I’ll say  more about this PRESENTING phase in FROG when we talk about expressing yourself in a way that will be more readily heard.  In the meantime, know that LEAP FROG works just as its name implies, because it happens over and over and over.


NEXT WEEK:  Humor in this Age of Deadly Seriousness
APRIL: We’ll get to FROG (I needed a laughter break)

9 Responses

  1. Merril Smith
    | Reply

    Thank you for the list of resources, Janet. I’m happy to see there is interest in trying to bridge divides. I hope our Congress decides to do the same, though it does not look likely.

    • Janet Givens
      | Reply

      At the moment, I’m more focused on the next Thanksgiving dinner table or whatever brings family and friends together where there might be explosions of opinion. I was just rereading my “Blame it on the oxytocin” post of last year, in prep for this presentation I’m doing on Sunday. We’re talking deep-seated, hard-wired survival-mode reactions; opinions formed through emotion cannot be changed through reason.

      I believe our current batch of those in charge of Congress have long ago given up on statesmanship, choosing ideology and party above all. That’s NOT how our Congress was designed to work. It’ll have to be a grassroots effort, I believe. We have to know how to converse with the woman behind us in the grocery line, or the passenger seated next to us on the long distance flight. And, we have to make it easy for those “others” — the Uncle Bobs we all have — to want to join our tribe. So to speak. Right now, I think if I were them, I’d run for the hills rather than listen.

      But thanks for weighing in. And starting us off today.

  2. Kathleen Pooler
    | Reply

    Thanks for all these resources, Janet. It’s good to have a grassroots effort but I agree with Merril, the powers that be need to take this seriously.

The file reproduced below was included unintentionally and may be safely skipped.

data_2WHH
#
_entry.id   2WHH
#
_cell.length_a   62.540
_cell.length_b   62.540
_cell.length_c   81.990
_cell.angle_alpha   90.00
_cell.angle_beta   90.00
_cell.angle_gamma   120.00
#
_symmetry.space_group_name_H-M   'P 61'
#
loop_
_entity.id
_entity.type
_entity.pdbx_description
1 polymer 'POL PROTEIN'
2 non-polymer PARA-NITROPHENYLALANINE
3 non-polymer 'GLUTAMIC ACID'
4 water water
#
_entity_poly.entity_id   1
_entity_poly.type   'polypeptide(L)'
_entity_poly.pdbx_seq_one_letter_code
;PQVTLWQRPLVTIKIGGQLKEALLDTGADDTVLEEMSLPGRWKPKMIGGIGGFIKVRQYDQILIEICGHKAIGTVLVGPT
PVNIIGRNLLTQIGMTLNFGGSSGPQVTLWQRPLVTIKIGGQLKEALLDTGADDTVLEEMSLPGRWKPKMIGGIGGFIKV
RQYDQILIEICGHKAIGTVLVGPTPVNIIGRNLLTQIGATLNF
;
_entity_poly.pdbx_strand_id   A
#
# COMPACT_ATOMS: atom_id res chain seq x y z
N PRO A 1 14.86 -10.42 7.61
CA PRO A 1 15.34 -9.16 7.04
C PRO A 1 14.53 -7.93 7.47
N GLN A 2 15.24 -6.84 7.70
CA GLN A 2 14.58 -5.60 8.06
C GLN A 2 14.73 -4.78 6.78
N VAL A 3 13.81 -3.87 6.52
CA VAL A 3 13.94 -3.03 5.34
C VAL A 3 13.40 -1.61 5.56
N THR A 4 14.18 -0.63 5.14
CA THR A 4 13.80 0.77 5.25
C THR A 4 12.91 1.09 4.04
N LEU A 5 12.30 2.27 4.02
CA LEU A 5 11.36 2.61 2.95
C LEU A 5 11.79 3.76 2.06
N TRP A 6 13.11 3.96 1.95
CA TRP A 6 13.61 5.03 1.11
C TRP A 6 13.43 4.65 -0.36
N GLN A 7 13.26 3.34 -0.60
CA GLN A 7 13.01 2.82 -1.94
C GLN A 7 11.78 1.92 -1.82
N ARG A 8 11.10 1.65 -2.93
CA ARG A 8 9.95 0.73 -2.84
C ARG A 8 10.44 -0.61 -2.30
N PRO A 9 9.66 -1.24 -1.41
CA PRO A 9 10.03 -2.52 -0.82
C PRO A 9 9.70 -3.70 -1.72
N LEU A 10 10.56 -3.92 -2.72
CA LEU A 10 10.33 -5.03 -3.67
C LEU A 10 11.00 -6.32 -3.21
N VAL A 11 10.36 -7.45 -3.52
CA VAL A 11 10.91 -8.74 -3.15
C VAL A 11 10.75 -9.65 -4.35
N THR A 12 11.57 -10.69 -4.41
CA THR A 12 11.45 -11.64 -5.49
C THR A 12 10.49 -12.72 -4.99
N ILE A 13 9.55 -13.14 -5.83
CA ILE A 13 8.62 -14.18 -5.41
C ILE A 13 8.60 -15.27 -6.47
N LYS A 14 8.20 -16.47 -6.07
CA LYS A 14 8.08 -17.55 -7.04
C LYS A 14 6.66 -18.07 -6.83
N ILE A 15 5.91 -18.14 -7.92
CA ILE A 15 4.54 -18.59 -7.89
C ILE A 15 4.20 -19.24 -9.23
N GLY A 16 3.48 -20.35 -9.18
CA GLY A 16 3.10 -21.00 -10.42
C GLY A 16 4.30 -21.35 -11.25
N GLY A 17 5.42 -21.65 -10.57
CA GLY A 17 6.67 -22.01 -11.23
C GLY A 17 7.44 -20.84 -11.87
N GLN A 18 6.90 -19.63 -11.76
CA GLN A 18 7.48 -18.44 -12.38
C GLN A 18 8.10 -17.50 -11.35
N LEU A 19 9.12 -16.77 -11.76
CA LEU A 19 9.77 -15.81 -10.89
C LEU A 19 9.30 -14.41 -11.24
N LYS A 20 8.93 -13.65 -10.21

• Janet Givens
      | Reply

      Hi Kathy. Thanks so much for dropping in, when I know you have so much on your plate.

      I don’t know how the “powers that be” will fare with trying to work together; they certainly haven’t been willing or able to for the past eight years. We the people put them there. And if We the people don’t replace them with more moderate thinkers (on both sides), I fear for the future of this country. But, until we can fix the political gerrymandering, that is not going to happen at the House level. You know the old saying, “Everyone hates Congress, but no one hates their own Rep.”

      It’s scary to enter these kinds of conversations. That’s one reason I took a break and next week will report in on how we’re using humor in this very serious era. Except that, unfortunately, I can’t seem to laugh.

  3. Laurie Buchanan
    | Reply

    Janet — Wonderful post. I’m a proponent of bridging the gap. Thank you for the list of relevant resources.

    • Janet Givens
      | Reply

      You’re welcome, Laurie. Thanks for stopping by and for sharing my posts on your Twitter feed. So helpful. Welcome home.

  4. Marian Beaman
    | Reply

    My comment is not really on point but is an allied one. I like to change my media diet every so often avoiding the American news outlets, all of which are by nature contentious. Thus, my peek at the BBC, which views our news from the perspective of “across the pond.”

    Years ago, as coordinator of cooperative learning training for a college initiative, I taught faculty creative controversy techniques, requiring participants to argue for opposing viewpoints. What a way to break down barriers. It boggles the mind why elected officials refuse to negotiate and/or compromise.

    • Janet Givens
      | Reply

      Hi Marian, I was at a forum last night on Fake News and heard of a survey done which found that those who listened mostly to NPR and BBC had the widest understanding of current issues (as opposed to narrow, ideological). You’ve chosen your alternatives well. I tend to just stay away from TV news. Radio and print work best for me.

      Role plays can be eye opening, if you are willing to step outside your familiar, comfortable position. I believe the current stock of Congresspeople are ideologically fixated on one position — theirs — and find it impossible to step outside that “box.” Which reminds me of the other thing I heard last night — our founding fathers never used the word democracy (i’d never heard that before; even after four years in poli sci); they used “republic” instead because they believed that democracies ALWAYS devolved into mob rule. AND, it was why they held public education so very high. One must have an educated (in critical thinking skills at the least) populace to make democracy work. Don’t get me started ….

  5. […] If Civil Discourse Feels Out of Your Reach: LEAP FROG Part 2 How Can you Present Your Ideas? LEAP FROG Part 4 […]